Thursday, May 22, 2008

The Good Shepherd

Title: The Good Shepherd
Director: Robert De Niro
Production Company: Universal/Tribeca/Morgan Creek
MPAA Rating: R
Excellence: 3 stars
Summary in a Sentence: The birth of the CIA, with an ending that makes you feel neither safe nor protected.

Perhaps it is helpful to start at the end of this 170 minute movie, with this quote from the first director of the CIA:

"They asked why we never say 'the' in front of CIA. I responded, 'do you put 'the' in front of 'God'?"

One thing I notice when I run into my competitors in the tutoring industry is that I only actually fear the ones who have, like myself, been teachers. The rest are just businessmen who see dollar signs but they don't have the hard-earned know-how behind the educational business that only a teacher knows. And it shows. In this movie, Robert De Niro's hard earned directorial credentials, spawned by being on the other side of the lens so many times, shine through with uncommon clarity. While the story as a whole is not satisfying to the Catholic, or even, the American, mind, De Niro's directing is flawless and a real treat.

The story is about Edward Wilson, the man whose unflinching loyalty to America built the CIA. The story is told in split sequence - the first taking us through Edward's college years and covert formation, the second beginning the day before the Bay of Pigs. For purposes of this review I will artificially create a "part 1" and "part 2" to convey in a coherent sequence what De NIro effortlessly weaves together.

Part I

I've said before that I'll never forgive Matt Damon for Good Will Hunting and the bad Hamlet that it pretended to be. Yet, it seems to me that Damon nails this character of Edward Wilson. There is a steely cold-bloodedness that we see from his very early days.

He is inducted into Skull-and-Bones, and we see some speculative initiation ritual (since we don't actually know what the ritual is) that is what we might expect. As part of his initiation, he is asked to tell one secret to the brotherhood that he has never told anyone. He then relates the story of his father's suicide. Young Edward had been counseled by his father just prior to this event to "never lie to anyone." He hears the gunshot, runs into the room, finds a "note to the family" in his father's hand, stuffs it in his pocket, and tells everyone that it was an accident, thus covering up his father's potential shame. Precocious? At the very least, but the very first example of Edward's quick thinking and instinctive skills for "protection."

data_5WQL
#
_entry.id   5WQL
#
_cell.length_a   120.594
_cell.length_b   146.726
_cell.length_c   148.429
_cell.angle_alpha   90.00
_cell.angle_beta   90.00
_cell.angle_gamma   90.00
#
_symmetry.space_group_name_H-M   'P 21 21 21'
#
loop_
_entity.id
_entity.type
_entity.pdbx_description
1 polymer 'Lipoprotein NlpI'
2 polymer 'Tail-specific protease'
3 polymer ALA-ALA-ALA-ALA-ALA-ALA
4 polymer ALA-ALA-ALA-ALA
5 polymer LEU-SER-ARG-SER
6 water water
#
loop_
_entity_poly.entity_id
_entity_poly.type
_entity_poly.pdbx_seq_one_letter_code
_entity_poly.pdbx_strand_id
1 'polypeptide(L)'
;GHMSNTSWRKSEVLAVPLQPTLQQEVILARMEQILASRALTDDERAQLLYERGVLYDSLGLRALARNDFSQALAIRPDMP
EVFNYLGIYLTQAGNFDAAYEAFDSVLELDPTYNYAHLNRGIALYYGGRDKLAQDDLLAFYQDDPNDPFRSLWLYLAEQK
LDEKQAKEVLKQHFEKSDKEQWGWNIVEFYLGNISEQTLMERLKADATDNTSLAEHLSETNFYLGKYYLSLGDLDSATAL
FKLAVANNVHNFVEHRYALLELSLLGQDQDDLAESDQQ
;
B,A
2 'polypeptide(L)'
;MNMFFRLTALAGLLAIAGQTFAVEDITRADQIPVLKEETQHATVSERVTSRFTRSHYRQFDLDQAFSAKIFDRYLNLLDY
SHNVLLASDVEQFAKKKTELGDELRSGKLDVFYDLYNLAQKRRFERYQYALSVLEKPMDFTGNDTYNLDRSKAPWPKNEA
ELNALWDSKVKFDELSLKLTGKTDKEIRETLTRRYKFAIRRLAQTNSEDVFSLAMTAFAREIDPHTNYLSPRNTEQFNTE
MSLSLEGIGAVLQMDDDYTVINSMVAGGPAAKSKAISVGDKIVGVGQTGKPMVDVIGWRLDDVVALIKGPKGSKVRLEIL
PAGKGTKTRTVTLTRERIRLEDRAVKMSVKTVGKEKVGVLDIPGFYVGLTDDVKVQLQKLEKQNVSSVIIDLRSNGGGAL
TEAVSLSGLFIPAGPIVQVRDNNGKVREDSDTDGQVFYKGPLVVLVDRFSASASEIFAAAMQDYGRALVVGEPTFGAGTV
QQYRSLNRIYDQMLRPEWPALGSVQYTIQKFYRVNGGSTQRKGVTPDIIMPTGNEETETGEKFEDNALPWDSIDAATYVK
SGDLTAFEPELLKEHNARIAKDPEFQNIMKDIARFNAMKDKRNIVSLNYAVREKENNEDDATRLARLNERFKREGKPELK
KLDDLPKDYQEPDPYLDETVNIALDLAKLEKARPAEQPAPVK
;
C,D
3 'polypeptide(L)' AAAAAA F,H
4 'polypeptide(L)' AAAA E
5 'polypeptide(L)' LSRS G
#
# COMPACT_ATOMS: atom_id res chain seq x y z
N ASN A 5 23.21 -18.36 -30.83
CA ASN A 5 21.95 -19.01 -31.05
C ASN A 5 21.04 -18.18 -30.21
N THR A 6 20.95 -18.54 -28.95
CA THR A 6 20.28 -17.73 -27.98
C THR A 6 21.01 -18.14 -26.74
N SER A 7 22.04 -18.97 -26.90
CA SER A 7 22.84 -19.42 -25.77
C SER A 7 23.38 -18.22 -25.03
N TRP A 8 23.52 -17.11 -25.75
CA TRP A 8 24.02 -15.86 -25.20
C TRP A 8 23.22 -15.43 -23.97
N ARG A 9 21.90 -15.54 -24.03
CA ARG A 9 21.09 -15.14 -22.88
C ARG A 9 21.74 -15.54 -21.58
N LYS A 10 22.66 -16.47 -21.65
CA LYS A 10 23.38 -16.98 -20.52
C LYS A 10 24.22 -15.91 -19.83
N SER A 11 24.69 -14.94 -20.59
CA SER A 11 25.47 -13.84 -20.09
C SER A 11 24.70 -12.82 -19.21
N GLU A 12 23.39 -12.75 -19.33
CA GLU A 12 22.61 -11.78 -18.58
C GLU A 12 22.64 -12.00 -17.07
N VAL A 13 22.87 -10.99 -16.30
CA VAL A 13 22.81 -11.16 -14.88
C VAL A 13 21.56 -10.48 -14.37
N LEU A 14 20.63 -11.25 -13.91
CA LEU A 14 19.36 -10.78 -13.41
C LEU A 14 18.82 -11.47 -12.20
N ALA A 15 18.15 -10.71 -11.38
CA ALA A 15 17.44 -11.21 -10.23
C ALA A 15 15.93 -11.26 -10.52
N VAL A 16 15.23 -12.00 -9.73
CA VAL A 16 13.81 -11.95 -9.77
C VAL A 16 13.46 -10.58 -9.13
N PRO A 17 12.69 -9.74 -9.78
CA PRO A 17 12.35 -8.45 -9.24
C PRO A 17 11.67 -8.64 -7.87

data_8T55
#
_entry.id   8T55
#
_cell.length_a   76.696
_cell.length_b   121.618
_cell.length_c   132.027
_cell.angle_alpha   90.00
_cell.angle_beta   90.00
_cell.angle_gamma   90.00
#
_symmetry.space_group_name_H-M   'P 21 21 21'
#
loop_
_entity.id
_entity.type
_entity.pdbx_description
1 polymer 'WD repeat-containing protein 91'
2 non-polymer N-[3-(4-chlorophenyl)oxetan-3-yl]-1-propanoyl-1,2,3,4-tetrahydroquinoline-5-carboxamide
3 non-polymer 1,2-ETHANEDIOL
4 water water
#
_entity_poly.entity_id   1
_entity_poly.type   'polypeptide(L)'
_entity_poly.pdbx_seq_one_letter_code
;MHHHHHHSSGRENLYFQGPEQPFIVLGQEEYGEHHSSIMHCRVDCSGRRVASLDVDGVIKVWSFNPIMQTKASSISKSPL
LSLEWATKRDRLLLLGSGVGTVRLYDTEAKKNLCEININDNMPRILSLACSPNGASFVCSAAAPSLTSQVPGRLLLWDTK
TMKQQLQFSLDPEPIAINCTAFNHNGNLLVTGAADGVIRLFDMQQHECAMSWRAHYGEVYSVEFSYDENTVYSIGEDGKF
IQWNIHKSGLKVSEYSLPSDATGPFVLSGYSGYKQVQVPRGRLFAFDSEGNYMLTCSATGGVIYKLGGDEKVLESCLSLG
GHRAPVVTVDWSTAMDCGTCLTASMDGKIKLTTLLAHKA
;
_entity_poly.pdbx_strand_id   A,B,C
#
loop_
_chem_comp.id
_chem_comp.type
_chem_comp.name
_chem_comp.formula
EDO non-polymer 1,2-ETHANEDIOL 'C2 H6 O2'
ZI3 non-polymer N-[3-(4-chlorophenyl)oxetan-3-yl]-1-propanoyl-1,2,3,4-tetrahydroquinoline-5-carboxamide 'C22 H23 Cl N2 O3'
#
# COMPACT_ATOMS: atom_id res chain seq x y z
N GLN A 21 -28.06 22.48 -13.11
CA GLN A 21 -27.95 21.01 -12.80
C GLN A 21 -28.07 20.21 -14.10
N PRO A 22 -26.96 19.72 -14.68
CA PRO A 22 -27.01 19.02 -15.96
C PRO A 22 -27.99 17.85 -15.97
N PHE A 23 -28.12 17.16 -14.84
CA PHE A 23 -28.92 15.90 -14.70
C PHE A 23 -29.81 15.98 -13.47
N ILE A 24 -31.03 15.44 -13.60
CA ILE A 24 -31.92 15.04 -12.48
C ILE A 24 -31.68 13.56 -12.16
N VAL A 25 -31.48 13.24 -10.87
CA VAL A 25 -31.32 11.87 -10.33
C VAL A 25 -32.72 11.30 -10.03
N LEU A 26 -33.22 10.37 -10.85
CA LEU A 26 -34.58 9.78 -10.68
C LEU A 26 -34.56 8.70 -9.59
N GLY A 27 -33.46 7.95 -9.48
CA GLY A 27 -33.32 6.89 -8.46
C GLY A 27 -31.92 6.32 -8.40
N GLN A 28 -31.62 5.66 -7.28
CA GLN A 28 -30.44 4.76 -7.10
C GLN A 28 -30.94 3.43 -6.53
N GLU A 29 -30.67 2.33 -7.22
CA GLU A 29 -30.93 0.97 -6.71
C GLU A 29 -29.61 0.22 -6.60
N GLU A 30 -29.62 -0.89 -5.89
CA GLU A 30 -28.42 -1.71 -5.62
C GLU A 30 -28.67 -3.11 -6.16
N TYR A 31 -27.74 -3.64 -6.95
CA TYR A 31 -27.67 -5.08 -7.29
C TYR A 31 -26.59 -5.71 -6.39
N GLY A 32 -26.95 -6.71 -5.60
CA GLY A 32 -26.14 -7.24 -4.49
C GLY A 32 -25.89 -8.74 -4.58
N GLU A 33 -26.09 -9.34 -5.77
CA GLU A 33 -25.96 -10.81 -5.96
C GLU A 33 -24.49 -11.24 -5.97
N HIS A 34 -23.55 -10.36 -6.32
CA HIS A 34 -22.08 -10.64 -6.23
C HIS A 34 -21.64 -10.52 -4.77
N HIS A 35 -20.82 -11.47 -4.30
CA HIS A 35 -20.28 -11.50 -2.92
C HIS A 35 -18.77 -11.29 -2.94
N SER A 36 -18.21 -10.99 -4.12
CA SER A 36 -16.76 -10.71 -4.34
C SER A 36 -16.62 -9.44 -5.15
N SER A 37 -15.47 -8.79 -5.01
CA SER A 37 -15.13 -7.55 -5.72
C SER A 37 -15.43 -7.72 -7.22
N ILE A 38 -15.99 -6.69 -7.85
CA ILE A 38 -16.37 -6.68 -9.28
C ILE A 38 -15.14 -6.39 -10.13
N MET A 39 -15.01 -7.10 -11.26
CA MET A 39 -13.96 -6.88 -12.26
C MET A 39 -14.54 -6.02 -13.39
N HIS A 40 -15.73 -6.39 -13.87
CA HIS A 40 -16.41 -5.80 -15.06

The FBI leans on him to expose the professor guiding his thesis. The professor is the chairman of a pro-Nazi cultural group on campus at a particularly tenuous (1938) time. Dismissed from his post due to Wilson's quick detective work, brought on at the behest of the FBI, played by a not-past-his-prime-yet Alec Baldwin, the professor asks Edward why he was betrayed. Wilson responds that he was betrayed first when the professor plagiarized a poem and told Edward that he had composed it himself.

We also see a wonderful young deaf woman, Laura, as his college sweetheart. She seems to be all that Edward would have had he pursued his natural intellectual gifts. The quiet life, in a college town. Safe, protected - yet we know that Edward's gift for protecting the nation through being a steady hand on counterintelligence operations. The irony is that Edward loses her through sexual indiscretion at a Skull-and-Bones retreat when he impregnates the sister of a close friend.

Flash-forward to a marriage scene, and Edward leaving for duty overseas. Recruited by General Bill Sullivan (De Niro's character) for service to the country, Edward is absent from home for 6 years (through the end of WWII). He again is indiscreet sexually and quickly discovers that she is a Soviet agent. In the next scene, we see him standing with his assistant (played extremely well by John Turturro) saying: "I let a stranger in our house." She is executed.

Part II

The mystery behind the failure that the Bay of Pigs represented is far more complicated than can be explained in even a 3 hour movie. As the movie provides us with authentic film clips of Kennedy taking the full blame (for what we know now was a greenlighted Eisenhower project from way back), we see a flurry of activity among the intelligence community to find out how word got out.